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Salaries: UNIJOS ASUU tells its members to stay home and not work

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On Friday, the Academic Staff Union of Universities, University of Jos chapter told its members to stay at home for as long as it takes for the federal government to pay their salaries.

This was said in a statement from the ASUU branch, which was given to our reporter and signed by the branch chair, Professor Lazarus Maigoro.

On Thursday, the PUNCH was the first to report that the government had paid half of the lecturers’ salaries while they were on strike.

Part of the statement says, “At the meeting, it was agreed that 50% of the eight-month backlog of salaries that had been withheld would be paid to our members right away. However, as of the time this press release was written, only 17 days of prorated October salaries had been paid to our members by the office of the Accountant General of the Federation.”

“Since they had been there for about nine months, our members at the University of Jos thought this was an insult from the Federation’s Accountant General.

“Does the Minister of Labour really have to answer to the Accountant General of the Federation? So, if the Minister of Agriculture tells the Accountant General of the Federation that the salaries of the Agricultural Research staff should not be paid today,

Will he listen to that? Institutes have been on strike for more than a year.

“We don’t understand why Ngige wants to keep ASUU members from getting paid when workers at some Agricultural Research Institutes have been on strike for almost a year but have been getting paid regularly. Only ASUU members can follow this rule?

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We also know that the Minister of Labor and Employment, Chris Ngige, wrote a memo to the Accountant General asking him to pay our members only from the day we ended the strike.

By doing this one thing, the Minister of Labor and Employment has made the work of University Lecturers more like a job for anyone.

“This gives us more reason to doubt that the agreement reached with the leadership of the House of Representatives on some of the issues will be carried out by those who are supposed to do so in order to avoid more unnecessary strikes.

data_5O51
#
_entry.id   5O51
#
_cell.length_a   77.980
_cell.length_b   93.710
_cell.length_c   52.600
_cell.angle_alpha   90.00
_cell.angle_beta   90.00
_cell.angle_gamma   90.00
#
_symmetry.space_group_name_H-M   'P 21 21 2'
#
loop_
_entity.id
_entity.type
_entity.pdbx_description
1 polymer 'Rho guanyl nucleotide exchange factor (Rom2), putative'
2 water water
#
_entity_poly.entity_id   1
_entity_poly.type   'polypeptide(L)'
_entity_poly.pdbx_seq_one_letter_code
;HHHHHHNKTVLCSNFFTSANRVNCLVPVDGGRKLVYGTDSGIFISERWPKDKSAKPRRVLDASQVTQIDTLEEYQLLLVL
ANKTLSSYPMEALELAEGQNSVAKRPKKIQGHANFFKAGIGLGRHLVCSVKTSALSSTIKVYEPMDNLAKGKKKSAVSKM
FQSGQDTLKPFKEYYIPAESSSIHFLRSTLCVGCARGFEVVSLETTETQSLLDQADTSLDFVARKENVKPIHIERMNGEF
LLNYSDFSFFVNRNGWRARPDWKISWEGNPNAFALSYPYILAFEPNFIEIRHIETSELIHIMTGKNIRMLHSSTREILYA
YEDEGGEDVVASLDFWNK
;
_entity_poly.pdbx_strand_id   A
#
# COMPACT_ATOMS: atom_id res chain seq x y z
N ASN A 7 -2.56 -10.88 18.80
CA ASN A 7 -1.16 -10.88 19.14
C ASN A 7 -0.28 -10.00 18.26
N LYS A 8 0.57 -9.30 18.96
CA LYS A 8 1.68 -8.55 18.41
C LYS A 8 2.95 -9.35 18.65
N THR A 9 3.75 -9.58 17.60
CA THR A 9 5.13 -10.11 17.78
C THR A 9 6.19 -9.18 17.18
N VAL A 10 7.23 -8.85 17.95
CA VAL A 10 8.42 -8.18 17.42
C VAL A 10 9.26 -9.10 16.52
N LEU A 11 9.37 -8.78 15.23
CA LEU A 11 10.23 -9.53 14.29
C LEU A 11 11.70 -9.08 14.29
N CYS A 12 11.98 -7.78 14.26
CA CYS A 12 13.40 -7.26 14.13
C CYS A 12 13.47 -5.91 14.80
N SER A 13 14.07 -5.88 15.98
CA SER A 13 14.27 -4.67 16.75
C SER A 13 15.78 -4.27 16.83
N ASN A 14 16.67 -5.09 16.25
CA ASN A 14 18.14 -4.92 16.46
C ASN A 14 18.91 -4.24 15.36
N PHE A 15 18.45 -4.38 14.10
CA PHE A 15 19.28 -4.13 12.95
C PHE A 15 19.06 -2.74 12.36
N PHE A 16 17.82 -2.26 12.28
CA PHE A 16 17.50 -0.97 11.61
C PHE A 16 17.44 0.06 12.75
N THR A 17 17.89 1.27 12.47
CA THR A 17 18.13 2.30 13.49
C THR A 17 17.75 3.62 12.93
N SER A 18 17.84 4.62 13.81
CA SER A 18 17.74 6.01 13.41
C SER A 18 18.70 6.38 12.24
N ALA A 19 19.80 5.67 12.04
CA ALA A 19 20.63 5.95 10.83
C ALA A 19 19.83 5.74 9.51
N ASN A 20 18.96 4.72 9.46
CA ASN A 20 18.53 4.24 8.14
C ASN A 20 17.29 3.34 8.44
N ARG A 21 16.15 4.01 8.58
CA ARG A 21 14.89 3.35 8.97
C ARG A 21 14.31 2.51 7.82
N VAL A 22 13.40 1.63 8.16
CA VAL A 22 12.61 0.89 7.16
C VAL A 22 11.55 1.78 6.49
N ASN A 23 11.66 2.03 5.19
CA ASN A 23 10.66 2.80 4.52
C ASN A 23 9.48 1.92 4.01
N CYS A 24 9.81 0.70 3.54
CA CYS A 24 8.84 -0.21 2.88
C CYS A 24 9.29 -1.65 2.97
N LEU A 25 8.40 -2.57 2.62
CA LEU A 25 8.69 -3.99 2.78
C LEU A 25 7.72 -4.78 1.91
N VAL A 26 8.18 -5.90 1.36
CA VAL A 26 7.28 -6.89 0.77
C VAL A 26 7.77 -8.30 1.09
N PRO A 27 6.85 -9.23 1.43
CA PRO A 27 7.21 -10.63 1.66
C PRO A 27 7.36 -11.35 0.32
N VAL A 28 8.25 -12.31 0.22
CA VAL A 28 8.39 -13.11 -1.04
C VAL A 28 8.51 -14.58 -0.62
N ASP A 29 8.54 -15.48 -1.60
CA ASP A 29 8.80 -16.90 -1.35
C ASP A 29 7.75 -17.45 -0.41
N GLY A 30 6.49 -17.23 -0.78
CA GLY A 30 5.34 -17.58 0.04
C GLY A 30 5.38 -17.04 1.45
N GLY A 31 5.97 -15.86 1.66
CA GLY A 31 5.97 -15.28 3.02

“From what I can tell, the Minister of Labor and Employment, Chris Ngige, has made the situation between him and our union personal and is out to get revenge.

“It’s now clear that he wasn’t happy that the House of Representatives brokered a truce on some of the issues we went on strike for, and he’s been working behind the scenes to destroy it.

“It is also very clear to us now why he shamelessly walked out on the leadership of the House of Representatives at one of the meetings with all stakeholders in front of all Nigerians: he never wanted any kind of solution to be found on the issues being talked about and is the nation.

“Because Ngige is making it hard for our members to get their back pay, the congress of ASUU University of Jos met today, November 4, 2022, and decided to stay home, but not go on strike, until the back pay is paid.

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So there’s no doubt, our members are back at work, ready and willing to work, but they can’t. Based on the revised academic calendar for the 2020-2021 session, which was approved by the University senate, classes should have started already. However, our members haven’t been able to teach because they haven’t been paid.

“This means that the students who have already gone back to school will have to wait indefinitely while we wait to get our salaries that were held back.”

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